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Why do I get this error?


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I'm using MEP 4.8.1.1 with Windows 7.
Lately MEP suddenly stops working, giving me an error (please see attached file.)
MEP is always active in my system tray, but when the error occurs no macro is running.
All this started about two weeks ago.
I've been using MEP for years and never had this problem.
Can someone help please?
Thanks,

Oded.

mep.pdf

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That's most likely a bug in MEP. Please report it to ISS. Then ask them for support. It could be related to the most recent version. If so, you might want to go back a version.

It could be triggered by your macro but it's in an exception in MEP. Ideally no exception should ever occur in a program and no matter what your macro does, MEP shouldn't have an exception and should be able to handle anything you throw at it. In my experience programming even with the best IDE tools, I still make this mistake sometimes.

I suggest you close your macro file and create  anew macro file containing no macros and see if it continues to happen. That will help ISS a lot. If it goes away, then do isolation troubleshooting to determine which is causing the problem. Even if you don't have any running MEP is constantly processing your macros activations. It might be in there.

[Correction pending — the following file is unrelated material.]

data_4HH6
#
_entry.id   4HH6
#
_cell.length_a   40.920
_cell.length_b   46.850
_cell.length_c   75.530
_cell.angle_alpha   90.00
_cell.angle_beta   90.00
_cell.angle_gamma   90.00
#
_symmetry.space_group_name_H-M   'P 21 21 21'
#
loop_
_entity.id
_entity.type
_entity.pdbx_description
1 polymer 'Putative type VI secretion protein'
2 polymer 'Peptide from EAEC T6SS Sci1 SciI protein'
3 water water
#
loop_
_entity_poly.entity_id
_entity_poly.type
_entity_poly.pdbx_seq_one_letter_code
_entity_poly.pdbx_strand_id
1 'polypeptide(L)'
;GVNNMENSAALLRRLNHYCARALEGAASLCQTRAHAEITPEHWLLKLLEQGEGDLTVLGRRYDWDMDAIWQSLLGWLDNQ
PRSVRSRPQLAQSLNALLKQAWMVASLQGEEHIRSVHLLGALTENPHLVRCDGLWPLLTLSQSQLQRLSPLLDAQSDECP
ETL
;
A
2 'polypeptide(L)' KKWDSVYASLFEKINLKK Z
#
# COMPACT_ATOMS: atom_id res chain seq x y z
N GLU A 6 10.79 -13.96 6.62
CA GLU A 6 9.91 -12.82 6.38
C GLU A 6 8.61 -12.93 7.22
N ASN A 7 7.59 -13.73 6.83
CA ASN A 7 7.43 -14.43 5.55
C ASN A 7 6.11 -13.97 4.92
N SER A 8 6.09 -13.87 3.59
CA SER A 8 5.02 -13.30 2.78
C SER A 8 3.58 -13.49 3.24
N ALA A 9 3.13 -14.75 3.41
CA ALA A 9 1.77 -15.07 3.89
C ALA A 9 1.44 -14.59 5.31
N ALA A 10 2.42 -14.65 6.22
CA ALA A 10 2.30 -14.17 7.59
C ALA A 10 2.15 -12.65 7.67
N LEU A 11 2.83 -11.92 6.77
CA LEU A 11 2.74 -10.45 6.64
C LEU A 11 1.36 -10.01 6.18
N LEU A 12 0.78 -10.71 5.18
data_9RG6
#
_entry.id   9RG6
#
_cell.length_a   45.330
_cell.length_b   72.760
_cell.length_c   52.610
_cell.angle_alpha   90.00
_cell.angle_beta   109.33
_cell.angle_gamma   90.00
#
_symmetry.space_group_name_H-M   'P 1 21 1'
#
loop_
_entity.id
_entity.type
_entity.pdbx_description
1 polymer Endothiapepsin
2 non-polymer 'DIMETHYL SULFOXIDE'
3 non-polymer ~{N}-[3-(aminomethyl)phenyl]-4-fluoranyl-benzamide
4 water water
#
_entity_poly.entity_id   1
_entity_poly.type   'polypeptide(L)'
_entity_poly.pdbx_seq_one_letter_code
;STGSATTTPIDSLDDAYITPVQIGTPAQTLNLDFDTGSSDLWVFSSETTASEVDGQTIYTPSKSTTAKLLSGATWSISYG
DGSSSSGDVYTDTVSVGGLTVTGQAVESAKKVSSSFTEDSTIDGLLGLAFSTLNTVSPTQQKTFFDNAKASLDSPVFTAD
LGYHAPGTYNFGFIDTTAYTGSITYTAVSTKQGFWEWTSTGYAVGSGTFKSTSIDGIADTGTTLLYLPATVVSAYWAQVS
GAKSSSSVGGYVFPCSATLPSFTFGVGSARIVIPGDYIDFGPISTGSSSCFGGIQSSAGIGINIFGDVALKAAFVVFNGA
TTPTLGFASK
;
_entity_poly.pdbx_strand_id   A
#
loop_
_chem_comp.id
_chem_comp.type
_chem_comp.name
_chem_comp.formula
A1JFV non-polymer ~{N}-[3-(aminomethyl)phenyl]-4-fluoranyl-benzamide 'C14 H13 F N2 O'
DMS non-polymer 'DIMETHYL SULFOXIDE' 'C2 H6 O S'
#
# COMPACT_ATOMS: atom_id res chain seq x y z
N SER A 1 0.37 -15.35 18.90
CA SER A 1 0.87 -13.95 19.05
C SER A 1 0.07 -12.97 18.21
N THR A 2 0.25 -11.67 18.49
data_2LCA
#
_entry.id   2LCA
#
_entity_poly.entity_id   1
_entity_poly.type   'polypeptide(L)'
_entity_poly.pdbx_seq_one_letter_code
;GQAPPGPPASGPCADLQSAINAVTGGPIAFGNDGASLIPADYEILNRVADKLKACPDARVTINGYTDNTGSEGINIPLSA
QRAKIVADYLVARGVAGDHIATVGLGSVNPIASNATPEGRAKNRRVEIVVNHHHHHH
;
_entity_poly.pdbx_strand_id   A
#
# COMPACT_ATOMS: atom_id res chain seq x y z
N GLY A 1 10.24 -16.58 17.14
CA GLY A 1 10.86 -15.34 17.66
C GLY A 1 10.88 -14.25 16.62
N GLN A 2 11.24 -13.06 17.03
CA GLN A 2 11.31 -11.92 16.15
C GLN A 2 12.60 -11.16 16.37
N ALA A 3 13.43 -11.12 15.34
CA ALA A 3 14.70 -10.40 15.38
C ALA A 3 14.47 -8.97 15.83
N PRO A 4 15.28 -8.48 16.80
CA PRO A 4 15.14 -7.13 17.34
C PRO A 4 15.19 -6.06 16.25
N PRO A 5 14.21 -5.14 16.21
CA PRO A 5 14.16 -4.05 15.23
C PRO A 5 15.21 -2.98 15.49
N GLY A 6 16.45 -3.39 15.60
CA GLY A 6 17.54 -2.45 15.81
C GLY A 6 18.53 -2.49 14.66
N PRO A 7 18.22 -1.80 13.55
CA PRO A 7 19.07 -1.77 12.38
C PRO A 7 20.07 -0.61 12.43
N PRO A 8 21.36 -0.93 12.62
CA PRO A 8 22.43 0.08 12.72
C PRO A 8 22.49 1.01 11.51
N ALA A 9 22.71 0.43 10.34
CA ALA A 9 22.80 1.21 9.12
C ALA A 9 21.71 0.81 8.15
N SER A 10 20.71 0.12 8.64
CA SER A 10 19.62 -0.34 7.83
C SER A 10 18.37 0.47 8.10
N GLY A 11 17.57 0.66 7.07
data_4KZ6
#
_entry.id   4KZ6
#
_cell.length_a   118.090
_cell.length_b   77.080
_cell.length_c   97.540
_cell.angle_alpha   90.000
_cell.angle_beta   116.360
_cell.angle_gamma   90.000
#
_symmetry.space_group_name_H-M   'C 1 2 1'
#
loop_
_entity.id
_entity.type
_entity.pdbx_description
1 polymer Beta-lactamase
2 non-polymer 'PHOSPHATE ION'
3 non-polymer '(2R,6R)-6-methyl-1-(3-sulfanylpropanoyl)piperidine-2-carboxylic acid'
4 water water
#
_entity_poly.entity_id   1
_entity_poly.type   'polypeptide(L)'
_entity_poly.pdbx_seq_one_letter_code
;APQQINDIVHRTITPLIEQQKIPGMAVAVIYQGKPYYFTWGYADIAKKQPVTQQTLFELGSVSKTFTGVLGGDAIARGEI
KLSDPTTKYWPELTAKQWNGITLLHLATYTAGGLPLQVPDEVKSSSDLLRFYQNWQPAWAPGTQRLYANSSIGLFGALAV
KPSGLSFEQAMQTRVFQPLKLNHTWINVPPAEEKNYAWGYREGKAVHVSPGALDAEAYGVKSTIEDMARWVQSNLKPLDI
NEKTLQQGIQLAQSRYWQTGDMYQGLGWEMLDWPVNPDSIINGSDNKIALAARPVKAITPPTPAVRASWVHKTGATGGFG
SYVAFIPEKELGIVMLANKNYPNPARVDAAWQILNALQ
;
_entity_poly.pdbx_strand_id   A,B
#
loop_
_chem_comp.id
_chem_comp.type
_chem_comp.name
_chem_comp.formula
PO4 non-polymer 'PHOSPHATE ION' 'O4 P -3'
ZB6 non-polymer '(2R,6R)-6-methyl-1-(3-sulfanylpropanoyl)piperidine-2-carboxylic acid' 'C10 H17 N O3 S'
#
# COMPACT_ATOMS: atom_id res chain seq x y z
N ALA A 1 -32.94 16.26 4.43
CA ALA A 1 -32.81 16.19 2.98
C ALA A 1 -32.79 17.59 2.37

Technical side: There are two types of variables, values type and reference type. Value types hold the actual data and are specifically dimensioned. But most programming uses objects that can expand, contract and do all kinds of things in dimension. One can't move blocks of data around in memory so object variables are made of two parts. One is the data which is dynamic and in location and size around (address changes) and the other is a a value type variable which contains the current address of the object. It is called, intuitively enough, a pointer. When I 'reference' my object in the program, it gets the pointer and finds my object. Hence "reference" type. Sometimes one can do something in a program that makes the pointer invalid. It's like calling someone's phone only to find the number has been disconnected. So in ones' program when one references an object using a pointer and the system doesn't find the object there, it throws an exception. Usually one creates handlers for exceptions but we avoid handlers because they adversely affect performance and complicate the code. I frequently write code that seems like there is no way on earth I could ever invalidate a pointer, and yet somehow it still happens. Code can get very complex and objects (reference type) can contain numerous objects in a complex hierarchy. At times it can be practically impossible to mentally consider every possible exception. 

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